For more than a decade, South Africa’s economy has had disappointing growth.
Over the same period, government has been borrowing at the rate of over R250 billion a year. These two trends are linked: slow economic growth has reduced tax revenues even as government spending, especially on public servants’ salaries, has grown rapidly. Now, having hit more than R3 trillion (and climbing), the weight of our debts is dragging economic growth even lower.
The main reason for the explosion of public sector debt is that in the aftermath of the global financial crisis in 2008, government responded by ramping up spending to support the economy, a strategy that worked in the short term. But instead of applying a temporary stimulus, spending growth was driven by an expanding and increasingly better-paid public service. The result was a large structural increase in spending that might have been affordable had growth returned to pre-crisis levels. It never did, however, and government failed to respond quickly enough to declining growth. The result is a large, persistent gap between spending and revenues. That gap is filled by borrowing.
All that borrowing would not be a problem if it had been used to build assets and economic capabilities that would generate future incomes that could then help pay it back. That, however, has not been the case: it has been spent on power stations that don’t produce power, a system of public transport that transports fewer and fewer people, and schools that produce hundreds of thousands of under-educated young people.
Debts raised to pay for activities that don’t create new revenue streams are unaffordable, and impose burdens on tax-payers who have to pay them back out of paycheques that are not growing.
One of the key determinants of whether debt is affordable is how it stacks up against a country’s GDP. At more than 60%, SA’s ratio of debt to GDP is not exceptionally high. It is, however, rising quickly because all the critical variables that determine the trajectory of this ratio are unfavourable: the value of outstanding debt is already large, and creates high debt service costs; we borrow more than we spend on debt service costs; and the interest we pay is higher than the rate of economic growth.
In the face of these unfavourable trends, government’s options are increasingly limited. If it does nothing, debt service costs will continue to rise. Lenders will become increasingly wary of lending money, and interest rates will rise. Rising interest rates, and deepening concerns about the sustainability of public finances, will reduce investment. And growth will slow.
SA must forge a different path. Government must reduce its need for borrowed funds and implement a range of reforms to spark growth.
South Africa has three options with which to shape the policy agenda for years and decades to come. These are inflation; fiscal consolidation through higher taxes or lower spending (or both); and faster economic growth.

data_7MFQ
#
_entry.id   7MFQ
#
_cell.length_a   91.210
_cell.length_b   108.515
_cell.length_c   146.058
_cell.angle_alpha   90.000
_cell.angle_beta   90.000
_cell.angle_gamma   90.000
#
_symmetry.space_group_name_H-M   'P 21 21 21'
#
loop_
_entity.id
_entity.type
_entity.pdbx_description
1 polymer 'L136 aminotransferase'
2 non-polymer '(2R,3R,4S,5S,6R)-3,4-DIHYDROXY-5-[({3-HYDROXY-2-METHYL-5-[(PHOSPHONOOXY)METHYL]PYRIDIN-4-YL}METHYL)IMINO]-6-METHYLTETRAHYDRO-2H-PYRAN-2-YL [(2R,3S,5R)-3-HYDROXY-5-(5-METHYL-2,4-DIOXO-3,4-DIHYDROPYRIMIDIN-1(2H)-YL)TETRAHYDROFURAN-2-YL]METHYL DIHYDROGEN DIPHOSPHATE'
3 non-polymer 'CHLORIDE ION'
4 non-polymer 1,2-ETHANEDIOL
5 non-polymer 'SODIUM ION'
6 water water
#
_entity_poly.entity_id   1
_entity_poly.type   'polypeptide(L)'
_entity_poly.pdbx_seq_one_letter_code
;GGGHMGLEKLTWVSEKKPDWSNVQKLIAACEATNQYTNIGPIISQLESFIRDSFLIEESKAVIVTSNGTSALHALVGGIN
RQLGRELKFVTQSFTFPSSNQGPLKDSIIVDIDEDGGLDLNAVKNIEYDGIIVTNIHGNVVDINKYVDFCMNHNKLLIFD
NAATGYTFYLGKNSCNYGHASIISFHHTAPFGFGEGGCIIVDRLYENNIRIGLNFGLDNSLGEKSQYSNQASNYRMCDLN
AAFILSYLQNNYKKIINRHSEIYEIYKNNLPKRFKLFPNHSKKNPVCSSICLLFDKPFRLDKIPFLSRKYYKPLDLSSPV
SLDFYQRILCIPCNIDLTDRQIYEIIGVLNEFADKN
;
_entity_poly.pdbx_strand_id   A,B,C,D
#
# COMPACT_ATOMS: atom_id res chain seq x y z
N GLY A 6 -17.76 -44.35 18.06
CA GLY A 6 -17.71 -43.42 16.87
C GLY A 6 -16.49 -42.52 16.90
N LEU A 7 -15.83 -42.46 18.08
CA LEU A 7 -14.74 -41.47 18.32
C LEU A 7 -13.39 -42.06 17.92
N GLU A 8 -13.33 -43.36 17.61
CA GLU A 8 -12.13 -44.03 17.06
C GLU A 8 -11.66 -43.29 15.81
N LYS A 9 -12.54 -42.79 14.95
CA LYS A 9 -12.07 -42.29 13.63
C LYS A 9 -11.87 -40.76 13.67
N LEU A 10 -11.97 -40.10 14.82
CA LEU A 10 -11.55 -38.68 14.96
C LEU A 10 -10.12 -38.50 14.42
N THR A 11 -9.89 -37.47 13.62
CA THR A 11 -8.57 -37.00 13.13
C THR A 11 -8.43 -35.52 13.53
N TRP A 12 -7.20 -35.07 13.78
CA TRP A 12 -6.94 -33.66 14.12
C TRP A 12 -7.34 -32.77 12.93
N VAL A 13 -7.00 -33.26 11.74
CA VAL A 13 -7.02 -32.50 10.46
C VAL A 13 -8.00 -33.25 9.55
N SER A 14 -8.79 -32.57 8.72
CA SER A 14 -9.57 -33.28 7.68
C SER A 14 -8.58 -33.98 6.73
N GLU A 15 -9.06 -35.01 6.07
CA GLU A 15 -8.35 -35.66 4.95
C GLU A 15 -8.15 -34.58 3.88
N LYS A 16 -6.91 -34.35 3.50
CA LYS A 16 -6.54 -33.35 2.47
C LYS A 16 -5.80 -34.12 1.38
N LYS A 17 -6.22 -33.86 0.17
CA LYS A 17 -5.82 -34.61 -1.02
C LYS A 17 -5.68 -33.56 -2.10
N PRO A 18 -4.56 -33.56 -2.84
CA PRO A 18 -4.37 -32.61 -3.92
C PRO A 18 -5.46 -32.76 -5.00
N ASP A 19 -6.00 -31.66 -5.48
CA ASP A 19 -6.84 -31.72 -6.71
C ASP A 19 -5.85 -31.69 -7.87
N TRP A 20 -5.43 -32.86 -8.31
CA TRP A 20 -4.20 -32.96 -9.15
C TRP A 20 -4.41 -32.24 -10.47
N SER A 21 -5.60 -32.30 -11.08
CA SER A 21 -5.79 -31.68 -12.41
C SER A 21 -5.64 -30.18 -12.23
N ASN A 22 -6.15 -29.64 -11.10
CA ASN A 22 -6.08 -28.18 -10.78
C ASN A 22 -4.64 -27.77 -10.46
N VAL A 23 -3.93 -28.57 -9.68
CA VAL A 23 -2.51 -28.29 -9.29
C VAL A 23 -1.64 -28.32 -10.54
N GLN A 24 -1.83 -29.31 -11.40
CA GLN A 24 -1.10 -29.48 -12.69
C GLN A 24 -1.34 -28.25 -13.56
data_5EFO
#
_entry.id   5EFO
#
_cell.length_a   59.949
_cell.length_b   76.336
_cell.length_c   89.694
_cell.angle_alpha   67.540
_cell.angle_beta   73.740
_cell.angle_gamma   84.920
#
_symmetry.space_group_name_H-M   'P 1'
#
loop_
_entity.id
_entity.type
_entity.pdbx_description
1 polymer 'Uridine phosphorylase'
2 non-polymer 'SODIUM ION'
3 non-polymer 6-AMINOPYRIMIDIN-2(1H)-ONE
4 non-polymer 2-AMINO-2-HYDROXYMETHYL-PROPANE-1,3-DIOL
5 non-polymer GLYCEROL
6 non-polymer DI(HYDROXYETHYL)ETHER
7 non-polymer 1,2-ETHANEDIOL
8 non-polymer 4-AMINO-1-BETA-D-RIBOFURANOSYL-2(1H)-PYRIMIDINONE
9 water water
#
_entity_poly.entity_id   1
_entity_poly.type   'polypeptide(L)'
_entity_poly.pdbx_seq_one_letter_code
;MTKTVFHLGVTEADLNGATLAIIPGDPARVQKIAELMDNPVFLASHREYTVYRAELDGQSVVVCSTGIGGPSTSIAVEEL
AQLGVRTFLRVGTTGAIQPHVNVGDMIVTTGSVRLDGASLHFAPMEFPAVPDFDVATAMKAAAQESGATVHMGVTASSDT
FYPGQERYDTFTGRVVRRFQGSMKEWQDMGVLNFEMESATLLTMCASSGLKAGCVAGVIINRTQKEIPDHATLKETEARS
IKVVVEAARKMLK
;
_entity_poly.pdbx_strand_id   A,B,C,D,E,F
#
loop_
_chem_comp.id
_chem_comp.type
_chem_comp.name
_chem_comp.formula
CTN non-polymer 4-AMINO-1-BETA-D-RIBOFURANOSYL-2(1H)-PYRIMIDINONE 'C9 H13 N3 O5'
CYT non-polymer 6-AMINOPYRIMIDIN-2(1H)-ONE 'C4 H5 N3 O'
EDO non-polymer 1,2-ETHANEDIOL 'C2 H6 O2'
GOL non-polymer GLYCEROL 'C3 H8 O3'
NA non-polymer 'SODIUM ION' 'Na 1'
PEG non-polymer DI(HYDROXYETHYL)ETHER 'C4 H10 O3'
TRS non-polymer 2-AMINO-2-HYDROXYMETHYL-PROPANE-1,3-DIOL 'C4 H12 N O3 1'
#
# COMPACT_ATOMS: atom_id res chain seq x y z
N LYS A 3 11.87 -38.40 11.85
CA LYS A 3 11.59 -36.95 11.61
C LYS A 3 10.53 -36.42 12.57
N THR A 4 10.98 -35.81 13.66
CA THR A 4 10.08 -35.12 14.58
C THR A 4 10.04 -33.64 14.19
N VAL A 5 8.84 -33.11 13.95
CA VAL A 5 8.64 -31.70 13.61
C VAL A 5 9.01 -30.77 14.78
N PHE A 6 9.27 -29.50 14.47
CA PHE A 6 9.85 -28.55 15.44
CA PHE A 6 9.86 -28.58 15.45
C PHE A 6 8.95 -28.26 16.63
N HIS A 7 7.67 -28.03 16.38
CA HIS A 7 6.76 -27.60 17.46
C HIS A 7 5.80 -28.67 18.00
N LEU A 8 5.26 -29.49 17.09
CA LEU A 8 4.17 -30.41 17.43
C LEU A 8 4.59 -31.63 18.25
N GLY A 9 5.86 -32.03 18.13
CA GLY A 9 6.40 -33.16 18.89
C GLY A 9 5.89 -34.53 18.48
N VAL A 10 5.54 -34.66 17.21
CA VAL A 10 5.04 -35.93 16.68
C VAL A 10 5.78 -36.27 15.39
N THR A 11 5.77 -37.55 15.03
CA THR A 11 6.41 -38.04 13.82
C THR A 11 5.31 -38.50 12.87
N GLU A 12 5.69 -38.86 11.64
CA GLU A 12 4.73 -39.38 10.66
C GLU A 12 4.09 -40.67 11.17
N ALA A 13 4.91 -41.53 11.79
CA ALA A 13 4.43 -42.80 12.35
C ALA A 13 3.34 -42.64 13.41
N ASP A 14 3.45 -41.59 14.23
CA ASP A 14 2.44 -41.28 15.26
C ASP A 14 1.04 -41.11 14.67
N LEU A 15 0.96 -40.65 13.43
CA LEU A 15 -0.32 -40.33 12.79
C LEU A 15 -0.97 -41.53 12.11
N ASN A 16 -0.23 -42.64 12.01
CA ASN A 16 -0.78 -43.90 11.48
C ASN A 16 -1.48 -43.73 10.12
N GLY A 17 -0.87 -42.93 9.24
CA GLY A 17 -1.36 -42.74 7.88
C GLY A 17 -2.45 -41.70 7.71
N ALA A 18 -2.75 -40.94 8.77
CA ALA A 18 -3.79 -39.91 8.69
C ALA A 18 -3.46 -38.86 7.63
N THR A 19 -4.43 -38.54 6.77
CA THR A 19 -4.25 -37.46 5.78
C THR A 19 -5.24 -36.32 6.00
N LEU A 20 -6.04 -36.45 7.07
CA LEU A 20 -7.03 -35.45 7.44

To be fair, government has made some gestures towards fiscal consolidation in recent years. It has capped public spending growth (albeit at a level that is probably too high), and it has raised taxes (including, most controversially, VAT). But this has not worked. Apart from anything else, slow growth and the collapse of SARS have meant that raised tax rates have not generated the revenues expected.
More downside surprises?
Spending growth has slowed, but still exceeds the rate of growth of the economy, and this must change if we are to have any chance of achieving fiscal sustainability.
Unfortunately, however, fiscal consolidation it is unlikely to be enough. What we really need is more economic growth. This is the most viable option to achieve a more sustainable footing for public finances. Growth and its prerequisites must be the country’s top priority. However, growth must not be driven by nor accompanied by more public spending.
Responding to these challenges is going to require urgent action on a range of fronts. These must include fixing key state institutions damaged by state capture and widespread corruption, reining in spending, improving tax collection, fixing failing state-owned entities, allowing some of them to fail if they cannot be fixed, re-thinking the state-owned enterprise sector as a whole and the size of SA’s state and how to maximize the role of the private sector and competitive markets, and implementing growth enhancing reforms.
The bottom line is that the country must deal with the fiscal crisis as low growth and the public finance crisis is interrelated. The longer we wait the harder the choices. Courageous, determined leadership is required and risks need to be taken now.
South Africa is in a profound and deepening economic crisis. Growth has disappointed for ten years and as the poor growth figures for the first quarter of 2019 show it still has the capacity to surprise on the downside.
Ann Bernstein is executive director of the Centre for Development and Enterprise. This article is based on a new CDE report, Running out of Road: SA’s public finances and what is to be done.